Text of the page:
The competition in the eight-nation World Group event (which doesn’t include the lower group competitions) begins on Saturday, February 10. It’s going to be an exciting event as we’ll see national pride on the line. It’s one of the first events of the year where the players will represent their countries rather than perform individually.
Keep in mind that this event is played in pieces. While the event will start now, the semifinals will be played in late April, and the final in November. Let’s take a closer look at what we’ll see next week.
Event: ITF Fed Cup
Category: ITF International Competition
Date: Quarterfinals: February 10-11, 2018
Semifinals: April 21-22, 2018
Final: November 10-11, 2018
Location: All Fed Cup ties are hosted by one nation, determined by who previously hosted a tie between the two competing nations. Ties always rotate between nations. The four nations which previously hosted ties in the first-round matchups will play the 2018 ties on the road. The four nations which previously went on the road in the first-round matchups will play the 2018 ties at home. The process will repeat for each successive round.
Former Champions and Results (5 Years)
Year Champion Runner-up
2017: United States def. Belarus
2016: Czech Republic def. France
2015: Czech Republic def. Russia
2014: Czech Republic def. Germany
2013: Italy def. Russia
Tournament Bracket – Host Nation Listed First
Top half of bracket (four nations)
Belarus vs. Germany
Czech Republic vs. Switzerland
Bottom half of bracket (four nations)
France vs. Belgium
United States vs. Netherlands
The Belarus-Germany Fed Cup tie will be a battle of undercard players. No Victoria Azarenka for Belarus, no Angelique Kerber for Germany. Julia Goerges will also not compete for Germany in this round, which will be held in Minsk on Belorusian soil.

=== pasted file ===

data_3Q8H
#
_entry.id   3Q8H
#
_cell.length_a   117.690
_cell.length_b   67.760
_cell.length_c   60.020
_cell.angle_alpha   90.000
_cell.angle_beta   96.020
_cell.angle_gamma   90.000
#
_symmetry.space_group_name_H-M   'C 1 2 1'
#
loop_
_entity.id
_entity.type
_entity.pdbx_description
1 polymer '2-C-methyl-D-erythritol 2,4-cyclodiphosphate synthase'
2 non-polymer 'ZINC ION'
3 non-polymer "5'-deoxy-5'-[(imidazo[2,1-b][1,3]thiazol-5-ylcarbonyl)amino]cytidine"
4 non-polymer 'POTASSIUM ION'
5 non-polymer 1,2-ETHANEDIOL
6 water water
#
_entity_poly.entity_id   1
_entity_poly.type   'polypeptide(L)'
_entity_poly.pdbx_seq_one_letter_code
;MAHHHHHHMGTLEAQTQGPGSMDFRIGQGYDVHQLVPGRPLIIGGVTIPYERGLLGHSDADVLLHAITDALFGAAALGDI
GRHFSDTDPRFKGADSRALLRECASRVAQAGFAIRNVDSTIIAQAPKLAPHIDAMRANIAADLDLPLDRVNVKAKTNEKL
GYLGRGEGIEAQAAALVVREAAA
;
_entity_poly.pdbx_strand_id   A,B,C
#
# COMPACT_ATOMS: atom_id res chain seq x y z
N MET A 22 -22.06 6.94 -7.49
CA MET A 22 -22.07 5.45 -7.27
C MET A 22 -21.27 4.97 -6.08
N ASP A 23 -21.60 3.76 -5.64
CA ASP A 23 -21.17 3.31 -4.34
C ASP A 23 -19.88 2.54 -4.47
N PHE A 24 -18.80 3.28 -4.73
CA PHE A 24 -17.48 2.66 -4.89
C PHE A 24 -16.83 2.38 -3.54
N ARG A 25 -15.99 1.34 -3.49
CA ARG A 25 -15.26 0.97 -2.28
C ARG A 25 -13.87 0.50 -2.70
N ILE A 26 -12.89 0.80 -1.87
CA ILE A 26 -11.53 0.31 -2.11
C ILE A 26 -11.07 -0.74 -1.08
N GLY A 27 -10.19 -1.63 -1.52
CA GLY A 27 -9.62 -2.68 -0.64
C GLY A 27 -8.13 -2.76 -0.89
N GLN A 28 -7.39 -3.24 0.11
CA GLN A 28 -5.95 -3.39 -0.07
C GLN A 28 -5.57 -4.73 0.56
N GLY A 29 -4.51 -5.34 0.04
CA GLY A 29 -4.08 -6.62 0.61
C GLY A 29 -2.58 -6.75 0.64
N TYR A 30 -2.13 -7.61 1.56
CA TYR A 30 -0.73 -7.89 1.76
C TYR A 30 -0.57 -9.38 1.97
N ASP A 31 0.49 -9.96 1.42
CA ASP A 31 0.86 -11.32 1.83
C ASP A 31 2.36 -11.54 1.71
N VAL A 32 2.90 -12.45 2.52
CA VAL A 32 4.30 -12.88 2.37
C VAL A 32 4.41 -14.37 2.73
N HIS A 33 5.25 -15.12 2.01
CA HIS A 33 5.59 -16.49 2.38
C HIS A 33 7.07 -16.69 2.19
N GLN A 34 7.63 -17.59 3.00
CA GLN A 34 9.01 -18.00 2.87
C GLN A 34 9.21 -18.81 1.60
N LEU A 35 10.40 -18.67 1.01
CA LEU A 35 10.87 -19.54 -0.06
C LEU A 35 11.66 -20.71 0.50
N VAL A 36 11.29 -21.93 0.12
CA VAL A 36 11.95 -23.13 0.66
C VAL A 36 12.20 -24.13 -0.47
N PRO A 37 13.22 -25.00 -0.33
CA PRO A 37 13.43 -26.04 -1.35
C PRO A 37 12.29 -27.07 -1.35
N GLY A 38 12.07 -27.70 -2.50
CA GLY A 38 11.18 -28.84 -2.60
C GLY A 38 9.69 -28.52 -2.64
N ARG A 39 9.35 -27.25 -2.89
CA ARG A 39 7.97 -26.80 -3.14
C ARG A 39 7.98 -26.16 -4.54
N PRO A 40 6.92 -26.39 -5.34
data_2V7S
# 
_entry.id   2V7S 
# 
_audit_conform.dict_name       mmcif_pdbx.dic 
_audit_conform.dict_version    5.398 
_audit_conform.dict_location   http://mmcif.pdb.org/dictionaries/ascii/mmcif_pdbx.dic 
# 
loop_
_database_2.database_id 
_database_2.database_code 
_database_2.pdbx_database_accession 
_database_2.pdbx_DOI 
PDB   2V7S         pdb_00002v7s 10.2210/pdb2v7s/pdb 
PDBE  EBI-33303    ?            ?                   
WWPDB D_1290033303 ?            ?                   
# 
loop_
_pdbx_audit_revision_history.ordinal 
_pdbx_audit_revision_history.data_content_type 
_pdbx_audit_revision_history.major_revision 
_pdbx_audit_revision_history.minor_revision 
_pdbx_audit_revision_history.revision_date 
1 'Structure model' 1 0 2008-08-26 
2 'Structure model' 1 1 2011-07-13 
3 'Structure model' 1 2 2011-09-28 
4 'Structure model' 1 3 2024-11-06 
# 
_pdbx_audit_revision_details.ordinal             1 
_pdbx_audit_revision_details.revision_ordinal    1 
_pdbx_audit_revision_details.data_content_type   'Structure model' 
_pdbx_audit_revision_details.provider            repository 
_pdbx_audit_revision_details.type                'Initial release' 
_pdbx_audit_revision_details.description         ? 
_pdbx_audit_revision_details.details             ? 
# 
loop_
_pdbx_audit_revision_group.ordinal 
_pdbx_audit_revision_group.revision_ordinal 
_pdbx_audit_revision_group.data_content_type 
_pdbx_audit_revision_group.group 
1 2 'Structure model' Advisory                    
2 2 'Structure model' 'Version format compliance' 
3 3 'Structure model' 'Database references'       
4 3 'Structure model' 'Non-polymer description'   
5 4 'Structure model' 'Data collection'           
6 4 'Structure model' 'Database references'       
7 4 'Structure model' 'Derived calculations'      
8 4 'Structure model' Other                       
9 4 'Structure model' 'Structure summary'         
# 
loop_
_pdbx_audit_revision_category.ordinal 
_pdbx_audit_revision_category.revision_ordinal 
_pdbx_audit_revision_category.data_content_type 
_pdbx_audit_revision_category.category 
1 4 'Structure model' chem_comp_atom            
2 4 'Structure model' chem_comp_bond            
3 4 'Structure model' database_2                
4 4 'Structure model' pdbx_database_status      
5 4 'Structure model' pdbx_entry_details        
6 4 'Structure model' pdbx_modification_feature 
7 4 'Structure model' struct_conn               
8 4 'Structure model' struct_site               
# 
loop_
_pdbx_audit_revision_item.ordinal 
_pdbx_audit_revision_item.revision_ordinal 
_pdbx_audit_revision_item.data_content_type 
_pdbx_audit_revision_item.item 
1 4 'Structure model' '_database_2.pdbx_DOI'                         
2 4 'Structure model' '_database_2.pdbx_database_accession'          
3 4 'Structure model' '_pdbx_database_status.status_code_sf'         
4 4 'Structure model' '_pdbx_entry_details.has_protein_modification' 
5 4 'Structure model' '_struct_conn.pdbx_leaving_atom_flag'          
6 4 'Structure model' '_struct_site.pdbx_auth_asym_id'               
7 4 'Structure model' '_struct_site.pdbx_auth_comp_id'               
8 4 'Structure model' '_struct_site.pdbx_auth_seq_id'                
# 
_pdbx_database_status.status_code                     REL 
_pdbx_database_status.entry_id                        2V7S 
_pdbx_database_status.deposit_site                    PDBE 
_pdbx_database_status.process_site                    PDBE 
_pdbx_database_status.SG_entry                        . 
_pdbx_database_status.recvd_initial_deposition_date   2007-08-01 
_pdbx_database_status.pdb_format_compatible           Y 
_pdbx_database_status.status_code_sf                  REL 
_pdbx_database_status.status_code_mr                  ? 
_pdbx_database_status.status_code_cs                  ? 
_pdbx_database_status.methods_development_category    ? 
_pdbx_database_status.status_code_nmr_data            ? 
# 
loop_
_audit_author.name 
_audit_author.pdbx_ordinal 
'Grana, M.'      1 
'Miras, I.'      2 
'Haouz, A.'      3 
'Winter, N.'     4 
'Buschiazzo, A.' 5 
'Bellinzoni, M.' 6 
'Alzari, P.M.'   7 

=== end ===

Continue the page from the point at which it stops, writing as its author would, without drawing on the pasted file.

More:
Aliaksandra Sasnovich and Aryna Sabalenka will be the main singles competitors for Belarus, going up against a combination of Tatjana Maria, Anna-Lena Friedsam and Anna-Lena Groenefeld for the Germans. Belarus, even without Azarenka, has to like its chances on its home court in a tie which will not offer any star power. This is the charm of Fed Cup, like Davis Cup – heroes can and do emerge from unlikely places under complicated circumstances.
In the next tie from the top half of the bracket, the Czechs and the Swiss will have the big-name presence the Belorusians and Germans lack. The Czechs will have Karolina Pliskova, Petra Kvitova and Lucie Safarova on their roster. The Swiss have Timea Bacsinszky and Belinda Bencic on their team. We could see a lot of first-rate tennis next weekend in Prague. The key to the whole tie is likely Bencic, who was injured for much of 2017 but upset Venus Williams at the Australian Open. Bencic is still trying to round into complete physical shape. That will require time as she tries to get back into rhythm on tour. If Bencic is able to play her best, Switzerland can stand up to the depth of the Czechs… but if not, it’s hard to see how the Swiss can ultimately prevail. This should be the most exciting part of this round as both sides have ample talent.
In the bottom half of the bracket, Belgium will have an Australian Open semifinalist, Elise Mertens, to throw against the French. Mertens will be joined by Kirsten Flipkens and Alison Van Uytvanck. Mertens will have to carry the load against a French team led by Kristina Mladenovic, Pauline Parmentier, and Amandine Hesse. Mladenovic will have to carry the freight for France in her matches. The winner of a Mertens-Mladenovic match would own the upper hand. For all intents and purposes, this should be a pretty even showdown between the countries. They’re evenly matched.
In the final quarterfinal, the mismatch is pronounced. The United States will have Venus and Serena Williams on the roster plus major semifinalist CoCo Vandeweghe. That’s serious firepower The Netherlands can’t come close to matching, with no players ranked inside the WTA top 100. Richel Hogenkamp, at 107, is the highest-ranked Dutch player. The United States shouldn’t have any problems advancing beyond them.
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